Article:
dir Alister Grierson
scr John Garvin, Andrew Wight
prd Ben Browning, James Cameron, Ryan Kavanaugh, Michael Maher, Andrew Wight
with Richard Roxburgh, Ioan Gruffudd, Rhys Wakefield, Alice Parkinson, Dan Wyllie, Christopher Baker, Allison Cratchley, Cramer Cain, Nicole Downs, Andrew Hansen, John Garvin, Sean Dennehy
release Aus/UK/US 4.Feb.11
11/Australia Universal 1h49
Daddy issues: Roxburgh and Wakefield

gruffudd parkinson cameron
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Sanctum Inspired by a true story and executive produced by underwater-film fanatic James Cameron, this cave-diving thriller has a lot going for it, thanks to a strong cast and high production values. But the script fails to make anything of the premise.

Fit young Aussie Josh (Wakefield) travels to a remote cave in Papua New Guinea with American financier-adventurer Carl (Gruffudd) and his girlfriend (Parkinson). There they join a team, already deep underground, led by Josh's hard-man dad Frank (Roxburgh). Having just discovered a massive new water-filled chamber, everyone's shocked by the accidental death of a team member (Cratchley). And then a tropical storm descends, flooding their base camp and forcing the spelunkers deeper underground in search of another way out. But the already strained team finds it difficult to work together.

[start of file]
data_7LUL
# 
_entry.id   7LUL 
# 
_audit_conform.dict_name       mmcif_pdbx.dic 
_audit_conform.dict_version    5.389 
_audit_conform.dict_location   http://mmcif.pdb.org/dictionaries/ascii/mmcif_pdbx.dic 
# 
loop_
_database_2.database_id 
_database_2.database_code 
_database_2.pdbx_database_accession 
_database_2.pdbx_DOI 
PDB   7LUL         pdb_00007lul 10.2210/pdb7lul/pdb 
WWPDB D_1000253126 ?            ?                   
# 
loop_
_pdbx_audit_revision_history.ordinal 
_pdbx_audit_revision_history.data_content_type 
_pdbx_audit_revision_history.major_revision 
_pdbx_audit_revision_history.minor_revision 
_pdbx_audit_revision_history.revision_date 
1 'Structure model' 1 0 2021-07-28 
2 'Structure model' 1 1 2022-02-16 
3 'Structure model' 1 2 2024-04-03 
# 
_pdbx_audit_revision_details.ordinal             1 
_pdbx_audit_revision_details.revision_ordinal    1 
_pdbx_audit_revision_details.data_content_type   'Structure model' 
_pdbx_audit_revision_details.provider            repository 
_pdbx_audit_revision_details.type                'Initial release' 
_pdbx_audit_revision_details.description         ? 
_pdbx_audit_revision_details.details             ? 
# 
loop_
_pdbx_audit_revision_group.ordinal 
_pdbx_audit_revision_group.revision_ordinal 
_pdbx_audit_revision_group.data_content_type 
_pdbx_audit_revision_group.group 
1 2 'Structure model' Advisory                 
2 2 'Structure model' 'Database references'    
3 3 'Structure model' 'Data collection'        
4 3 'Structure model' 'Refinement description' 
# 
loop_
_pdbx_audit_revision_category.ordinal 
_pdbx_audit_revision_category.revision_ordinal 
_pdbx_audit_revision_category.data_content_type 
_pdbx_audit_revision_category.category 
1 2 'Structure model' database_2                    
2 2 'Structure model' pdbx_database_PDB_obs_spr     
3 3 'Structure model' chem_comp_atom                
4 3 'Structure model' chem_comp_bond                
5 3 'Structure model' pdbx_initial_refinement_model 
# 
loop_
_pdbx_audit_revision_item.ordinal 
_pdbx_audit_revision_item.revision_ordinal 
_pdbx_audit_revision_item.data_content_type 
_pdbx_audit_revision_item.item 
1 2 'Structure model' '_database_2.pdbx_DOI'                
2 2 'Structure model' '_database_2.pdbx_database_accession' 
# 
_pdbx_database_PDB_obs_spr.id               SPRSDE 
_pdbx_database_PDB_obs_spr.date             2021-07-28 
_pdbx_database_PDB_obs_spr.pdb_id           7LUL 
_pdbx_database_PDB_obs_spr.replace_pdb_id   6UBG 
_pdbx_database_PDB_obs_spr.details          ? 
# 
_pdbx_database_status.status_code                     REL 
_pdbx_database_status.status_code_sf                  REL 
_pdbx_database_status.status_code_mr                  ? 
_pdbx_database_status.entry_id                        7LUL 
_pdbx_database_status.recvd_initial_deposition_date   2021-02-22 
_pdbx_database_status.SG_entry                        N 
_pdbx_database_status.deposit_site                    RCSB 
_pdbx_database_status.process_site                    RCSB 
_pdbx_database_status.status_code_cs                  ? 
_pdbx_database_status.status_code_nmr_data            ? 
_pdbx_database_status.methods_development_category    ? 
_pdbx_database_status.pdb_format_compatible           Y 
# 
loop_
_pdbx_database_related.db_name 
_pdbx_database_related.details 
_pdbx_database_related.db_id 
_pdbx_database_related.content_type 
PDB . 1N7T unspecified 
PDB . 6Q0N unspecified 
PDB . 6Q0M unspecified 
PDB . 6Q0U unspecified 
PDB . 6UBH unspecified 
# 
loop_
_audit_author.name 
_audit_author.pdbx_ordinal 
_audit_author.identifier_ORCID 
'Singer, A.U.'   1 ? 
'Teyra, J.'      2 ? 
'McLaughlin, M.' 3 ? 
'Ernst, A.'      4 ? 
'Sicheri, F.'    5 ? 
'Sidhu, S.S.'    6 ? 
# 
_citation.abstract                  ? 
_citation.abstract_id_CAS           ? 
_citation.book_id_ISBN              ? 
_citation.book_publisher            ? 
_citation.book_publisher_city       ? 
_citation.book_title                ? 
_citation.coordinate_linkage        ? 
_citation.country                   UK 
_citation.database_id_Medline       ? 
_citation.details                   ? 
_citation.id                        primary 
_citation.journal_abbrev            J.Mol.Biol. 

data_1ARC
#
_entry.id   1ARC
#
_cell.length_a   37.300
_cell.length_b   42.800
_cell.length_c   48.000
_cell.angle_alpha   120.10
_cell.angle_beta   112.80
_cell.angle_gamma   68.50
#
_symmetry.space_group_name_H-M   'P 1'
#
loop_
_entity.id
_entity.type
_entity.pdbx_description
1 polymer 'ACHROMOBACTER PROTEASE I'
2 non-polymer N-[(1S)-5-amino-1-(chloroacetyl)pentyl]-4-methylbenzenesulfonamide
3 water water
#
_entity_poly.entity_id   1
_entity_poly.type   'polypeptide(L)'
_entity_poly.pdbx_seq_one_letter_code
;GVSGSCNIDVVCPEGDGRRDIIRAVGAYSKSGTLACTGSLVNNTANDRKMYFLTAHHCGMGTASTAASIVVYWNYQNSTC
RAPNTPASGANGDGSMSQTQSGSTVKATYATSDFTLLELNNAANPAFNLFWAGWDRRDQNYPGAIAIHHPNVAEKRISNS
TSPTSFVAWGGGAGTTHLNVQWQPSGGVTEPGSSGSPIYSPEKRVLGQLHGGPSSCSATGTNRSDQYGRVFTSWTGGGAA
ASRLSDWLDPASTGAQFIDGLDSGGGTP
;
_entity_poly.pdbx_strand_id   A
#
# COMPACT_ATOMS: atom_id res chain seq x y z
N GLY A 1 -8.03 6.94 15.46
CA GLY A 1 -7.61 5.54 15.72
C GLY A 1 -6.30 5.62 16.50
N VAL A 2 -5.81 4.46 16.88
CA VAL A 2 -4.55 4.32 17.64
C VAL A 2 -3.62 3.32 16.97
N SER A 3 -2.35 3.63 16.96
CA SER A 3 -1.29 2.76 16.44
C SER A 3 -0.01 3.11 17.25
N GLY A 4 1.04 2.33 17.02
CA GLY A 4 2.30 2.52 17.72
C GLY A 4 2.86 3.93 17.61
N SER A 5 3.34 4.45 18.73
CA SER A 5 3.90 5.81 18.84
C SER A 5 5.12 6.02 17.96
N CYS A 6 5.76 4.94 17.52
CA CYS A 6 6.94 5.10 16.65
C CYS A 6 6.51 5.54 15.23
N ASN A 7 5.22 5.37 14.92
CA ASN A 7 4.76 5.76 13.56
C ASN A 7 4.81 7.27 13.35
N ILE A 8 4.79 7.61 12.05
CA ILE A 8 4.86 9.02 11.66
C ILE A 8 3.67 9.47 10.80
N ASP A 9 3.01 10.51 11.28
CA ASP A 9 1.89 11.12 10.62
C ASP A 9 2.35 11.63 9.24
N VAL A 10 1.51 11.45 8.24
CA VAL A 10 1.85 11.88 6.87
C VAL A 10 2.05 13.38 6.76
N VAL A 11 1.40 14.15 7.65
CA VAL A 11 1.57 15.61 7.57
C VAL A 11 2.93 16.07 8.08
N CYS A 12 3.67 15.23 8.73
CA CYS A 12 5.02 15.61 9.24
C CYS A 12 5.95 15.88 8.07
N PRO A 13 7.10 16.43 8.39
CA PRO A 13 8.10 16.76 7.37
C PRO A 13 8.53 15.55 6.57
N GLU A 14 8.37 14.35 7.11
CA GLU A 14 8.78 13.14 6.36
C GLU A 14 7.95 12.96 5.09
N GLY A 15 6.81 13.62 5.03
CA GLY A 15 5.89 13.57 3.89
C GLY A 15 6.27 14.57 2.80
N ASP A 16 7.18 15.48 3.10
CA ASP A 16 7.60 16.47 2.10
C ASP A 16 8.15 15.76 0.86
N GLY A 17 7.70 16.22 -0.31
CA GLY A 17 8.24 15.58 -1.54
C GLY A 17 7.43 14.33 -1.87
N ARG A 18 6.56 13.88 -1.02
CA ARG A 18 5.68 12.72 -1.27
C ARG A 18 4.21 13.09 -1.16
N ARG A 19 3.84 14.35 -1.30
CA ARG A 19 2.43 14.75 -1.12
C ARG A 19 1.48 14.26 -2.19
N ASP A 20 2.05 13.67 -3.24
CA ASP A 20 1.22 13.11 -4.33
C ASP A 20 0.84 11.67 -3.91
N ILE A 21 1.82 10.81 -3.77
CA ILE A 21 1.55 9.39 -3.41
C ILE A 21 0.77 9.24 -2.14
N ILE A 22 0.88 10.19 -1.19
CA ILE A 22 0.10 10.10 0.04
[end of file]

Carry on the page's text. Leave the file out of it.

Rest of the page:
The story is packed with possibilities, especially as the film moves from one outrageous set piece to the next. Director Grierson and his plucky cast really go for it, creating a believably terrifying environment and situations that seem utterly impossible to survive. The physicality of the film is sometimes breathtaking, and the actors all get a chance to flex their muscles along with their acting chops.

The problem is that the dramatic scenes strain the film badly. The whole father-son dynamic might be well-played by Roxburgh and Wakefield, but it's so corny that we never engage with it for a second. And the tension between Frank and Carl isn't helped by Gruffudd's oddly flat American accent or thinly drawn character. Clearly, the screenwriters felt that the story needed a human villain to add some tension, but they fail to make this one believable simply because he's so relentlessly simplistic.

And then there's the problem of the structure, which progresses like a slasher movie as the evil cave kills team members one by one. This leaves us unable to sympathise with anything that's happening, since it's all being so clearly controlled by a writer. We just sit back and enjoy the gorgeous island scenery and amazing underground caverns, although the 3D is never used to its full effect. But by the time the emotional climax comes, we just don't believe it.

cert 15 themes language, violence 27.Jan.11

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© 2011 by Rich Cline, Shadows on the Wall